Tutorial Highlights & Transcript
00:00 - Intro
00:53 - Problems
03:01 - Solutions
The first step is to set the pipeline source as GitHub. It supports two versions. Recently, GitHub and AWS introduced a new setup version, version two, which supports this CodeStar connection. For the CodeBuild project, the CodeBuild source will not be GitHub, but its source will be directly AWS CodePipeline because CodePipeline will be the one who will provide the source in GitHub to CodeBuild as an artifact. This solution will not create any webhook. It will just use a single point of source for the image changes. Point of source, which will be directly associated with our GitHub repository using CodeStar connection.
05:34 - Solution Diagram
07:07 - Connecting GitHub to AWS CodeBuild using AWS CodeStar
09:09 - Setting up AWS CodePipeline
Let’s go to the CodePipeline. Here, you can see the pipeline yasir-test. If we just open it, you can see the source is GitHub version two, and the build is AWS CodeBuild, which I just showed you earlier in the build console. That’s why it is trying the source provider as CodePipeline. If we just try to edit it and edit the source stage. You see the action provider is GitHub version two. Here, we have just provided the error for the CodeStar connection. It will just prompt you that your GitHub connection is ready to use. Here we have defined the demo repo, actually, we haven’t defined it, the CodeStar connection automatically filled it for us. But I use the branch name here because I was not handling the branch name in the CodeStar connection because it’s convenient for us to change the branch name whenever we want. Start the pipeline on source code change. By checking this option, it will automatically trigger the CodePipeline for us when there is an event change, or when a user or someone will try to push something and it will automatically trigger the CodePipeline for us. So other just basic options. Let’s try to trigger this. I’ll be committing a test commit here. Okay, the commit is done. If I just hit refresh, you can see that the pipeline has been triggered, and it’s in progress. It has checked out the GitHub repository and it has triggered the CodeBuild. Let’s double-check to see if AWS created an extra webhook for us. No, this was the old one, but it has not created the webhook for us. Using this AWS CodeStar connection with an integrated GitHub application, you can create many AWS CodeBuild projects with CodePipeline without any limitation of using webhooks. Of course, it will be using a webhook in the back end, but it’s not managed by us. It’s strictly managed by AWS. It has created and scoped the legacy webhooks, which is this one. Once these webhooks reach the number 20, it will complain “please remove any stale webbooks from the GitHub console and try again.” But using this email, it will make your life easier for introducing new CodeBuild projects for different branches or different applications.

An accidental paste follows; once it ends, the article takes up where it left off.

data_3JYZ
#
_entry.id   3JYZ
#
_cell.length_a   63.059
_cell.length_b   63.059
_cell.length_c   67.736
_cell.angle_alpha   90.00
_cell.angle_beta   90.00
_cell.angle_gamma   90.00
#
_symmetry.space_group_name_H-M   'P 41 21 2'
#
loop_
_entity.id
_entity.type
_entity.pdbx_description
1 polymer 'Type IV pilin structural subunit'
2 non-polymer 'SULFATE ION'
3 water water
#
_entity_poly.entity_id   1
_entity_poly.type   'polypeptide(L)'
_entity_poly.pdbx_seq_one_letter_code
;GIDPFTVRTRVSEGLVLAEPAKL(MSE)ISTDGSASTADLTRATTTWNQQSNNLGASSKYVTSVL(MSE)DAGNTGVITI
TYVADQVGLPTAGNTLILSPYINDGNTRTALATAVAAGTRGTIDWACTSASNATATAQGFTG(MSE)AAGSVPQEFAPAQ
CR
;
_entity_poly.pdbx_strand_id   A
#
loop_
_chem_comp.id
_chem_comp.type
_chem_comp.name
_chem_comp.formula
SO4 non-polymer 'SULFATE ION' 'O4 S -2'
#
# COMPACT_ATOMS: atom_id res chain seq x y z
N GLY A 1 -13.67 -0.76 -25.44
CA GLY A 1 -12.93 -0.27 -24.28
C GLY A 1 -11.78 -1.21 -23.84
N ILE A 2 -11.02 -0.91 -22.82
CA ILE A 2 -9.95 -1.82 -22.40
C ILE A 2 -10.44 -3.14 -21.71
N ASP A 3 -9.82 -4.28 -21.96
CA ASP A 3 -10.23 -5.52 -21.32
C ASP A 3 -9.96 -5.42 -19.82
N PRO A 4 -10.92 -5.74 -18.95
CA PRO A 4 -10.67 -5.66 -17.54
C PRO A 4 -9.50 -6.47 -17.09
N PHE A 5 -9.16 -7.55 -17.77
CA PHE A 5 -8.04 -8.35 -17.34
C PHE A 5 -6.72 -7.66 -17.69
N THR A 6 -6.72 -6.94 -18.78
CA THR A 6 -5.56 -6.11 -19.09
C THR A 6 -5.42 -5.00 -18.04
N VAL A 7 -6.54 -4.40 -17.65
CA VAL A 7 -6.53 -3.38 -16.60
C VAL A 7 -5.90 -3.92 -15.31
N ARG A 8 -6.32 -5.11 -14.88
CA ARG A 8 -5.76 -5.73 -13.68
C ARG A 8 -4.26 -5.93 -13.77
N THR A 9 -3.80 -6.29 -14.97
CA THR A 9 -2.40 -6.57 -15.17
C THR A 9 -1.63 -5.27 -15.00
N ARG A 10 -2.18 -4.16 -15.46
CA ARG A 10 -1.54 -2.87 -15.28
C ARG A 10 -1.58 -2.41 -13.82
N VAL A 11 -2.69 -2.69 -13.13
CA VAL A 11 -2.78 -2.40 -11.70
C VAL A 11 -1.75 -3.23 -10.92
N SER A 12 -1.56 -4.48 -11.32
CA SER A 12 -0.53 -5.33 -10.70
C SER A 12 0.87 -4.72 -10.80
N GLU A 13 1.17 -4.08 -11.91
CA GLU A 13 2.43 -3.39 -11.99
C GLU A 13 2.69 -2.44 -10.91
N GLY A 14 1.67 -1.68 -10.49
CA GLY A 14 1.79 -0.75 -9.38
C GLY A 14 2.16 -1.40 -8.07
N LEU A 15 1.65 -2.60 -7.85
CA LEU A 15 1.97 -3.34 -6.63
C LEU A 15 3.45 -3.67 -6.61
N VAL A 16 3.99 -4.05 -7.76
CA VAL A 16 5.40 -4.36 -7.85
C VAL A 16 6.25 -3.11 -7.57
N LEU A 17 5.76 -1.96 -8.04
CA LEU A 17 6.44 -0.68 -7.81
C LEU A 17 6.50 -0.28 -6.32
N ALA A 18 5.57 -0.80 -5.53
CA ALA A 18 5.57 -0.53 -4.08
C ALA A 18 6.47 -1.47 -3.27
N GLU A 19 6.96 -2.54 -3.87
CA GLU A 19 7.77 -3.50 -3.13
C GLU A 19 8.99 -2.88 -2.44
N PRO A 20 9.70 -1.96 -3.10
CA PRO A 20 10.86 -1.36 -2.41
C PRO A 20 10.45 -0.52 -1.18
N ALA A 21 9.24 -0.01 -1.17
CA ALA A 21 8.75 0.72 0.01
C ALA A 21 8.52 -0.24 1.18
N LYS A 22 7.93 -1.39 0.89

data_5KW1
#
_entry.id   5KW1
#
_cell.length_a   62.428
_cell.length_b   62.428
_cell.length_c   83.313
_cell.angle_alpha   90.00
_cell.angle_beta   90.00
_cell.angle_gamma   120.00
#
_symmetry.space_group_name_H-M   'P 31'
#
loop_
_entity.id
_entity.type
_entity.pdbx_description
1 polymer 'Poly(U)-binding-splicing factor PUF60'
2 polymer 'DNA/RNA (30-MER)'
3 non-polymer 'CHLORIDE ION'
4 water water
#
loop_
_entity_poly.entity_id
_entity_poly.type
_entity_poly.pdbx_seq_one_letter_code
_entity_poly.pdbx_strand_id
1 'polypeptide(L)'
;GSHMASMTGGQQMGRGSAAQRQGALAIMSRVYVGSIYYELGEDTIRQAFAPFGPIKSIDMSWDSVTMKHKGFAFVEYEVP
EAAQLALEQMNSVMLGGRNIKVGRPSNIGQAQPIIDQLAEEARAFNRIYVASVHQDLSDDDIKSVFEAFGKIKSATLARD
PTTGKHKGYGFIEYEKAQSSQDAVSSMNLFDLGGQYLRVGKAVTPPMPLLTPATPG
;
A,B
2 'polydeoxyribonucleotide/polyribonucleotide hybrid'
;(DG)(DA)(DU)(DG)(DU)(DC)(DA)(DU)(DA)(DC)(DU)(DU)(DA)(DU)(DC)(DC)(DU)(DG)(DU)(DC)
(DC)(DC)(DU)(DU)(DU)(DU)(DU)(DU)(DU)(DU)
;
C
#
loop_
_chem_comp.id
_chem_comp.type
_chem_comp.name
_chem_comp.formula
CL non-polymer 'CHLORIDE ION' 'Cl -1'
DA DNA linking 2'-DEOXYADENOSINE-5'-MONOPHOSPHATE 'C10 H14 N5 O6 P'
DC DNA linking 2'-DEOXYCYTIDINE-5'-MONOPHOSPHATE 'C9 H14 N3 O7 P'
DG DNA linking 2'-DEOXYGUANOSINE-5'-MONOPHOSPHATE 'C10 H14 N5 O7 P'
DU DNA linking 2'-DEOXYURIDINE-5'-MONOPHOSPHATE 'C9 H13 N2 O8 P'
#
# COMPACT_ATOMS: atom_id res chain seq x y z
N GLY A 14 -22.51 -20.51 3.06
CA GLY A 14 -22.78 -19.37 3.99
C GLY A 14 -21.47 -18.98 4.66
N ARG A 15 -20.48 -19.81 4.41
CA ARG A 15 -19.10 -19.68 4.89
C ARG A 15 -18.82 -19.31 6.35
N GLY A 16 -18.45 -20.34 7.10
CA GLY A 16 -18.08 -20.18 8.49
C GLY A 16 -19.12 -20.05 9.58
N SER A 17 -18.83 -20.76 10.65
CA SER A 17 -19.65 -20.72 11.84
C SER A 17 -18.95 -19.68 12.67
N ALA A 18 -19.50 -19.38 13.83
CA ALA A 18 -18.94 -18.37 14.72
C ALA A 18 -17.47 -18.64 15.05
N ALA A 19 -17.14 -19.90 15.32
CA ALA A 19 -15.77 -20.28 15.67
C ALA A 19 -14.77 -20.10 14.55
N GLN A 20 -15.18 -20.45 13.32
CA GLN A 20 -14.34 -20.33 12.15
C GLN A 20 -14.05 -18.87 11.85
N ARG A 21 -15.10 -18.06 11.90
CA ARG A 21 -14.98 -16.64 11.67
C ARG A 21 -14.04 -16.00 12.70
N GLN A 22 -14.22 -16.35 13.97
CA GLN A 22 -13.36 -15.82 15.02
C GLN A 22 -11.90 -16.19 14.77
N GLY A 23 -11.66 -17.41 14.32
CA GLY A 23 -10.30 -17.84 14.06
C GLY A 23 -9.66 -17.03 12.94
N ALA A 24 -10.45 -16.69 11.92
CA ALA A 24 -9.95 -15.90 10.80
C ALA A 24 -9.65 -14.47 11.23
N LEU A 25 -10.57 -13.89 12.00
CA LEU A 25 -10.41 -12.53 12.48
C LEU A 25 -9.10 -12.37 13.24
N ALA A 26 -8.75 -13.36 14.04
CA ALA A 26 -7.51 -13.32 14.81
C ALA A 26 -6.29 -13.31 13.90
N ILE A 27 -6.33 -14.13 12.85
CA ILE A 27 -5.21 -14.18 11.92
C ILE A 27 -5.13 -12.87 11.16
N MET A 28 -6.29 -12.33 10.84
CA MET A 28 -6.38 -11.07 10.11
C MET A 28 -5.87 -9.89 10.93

And you see it has successfully built a build project so nothing was blocking it from triggering it. That was a quick demo for this solution that I presented to one of my clients so I thought to share it with you guys.
Yasir is a DevOps Support Engineer at nClouds. He has multiple technical certifications including AWS Certified Solutions Architect - Associate and Certified Kubernetes Administrator.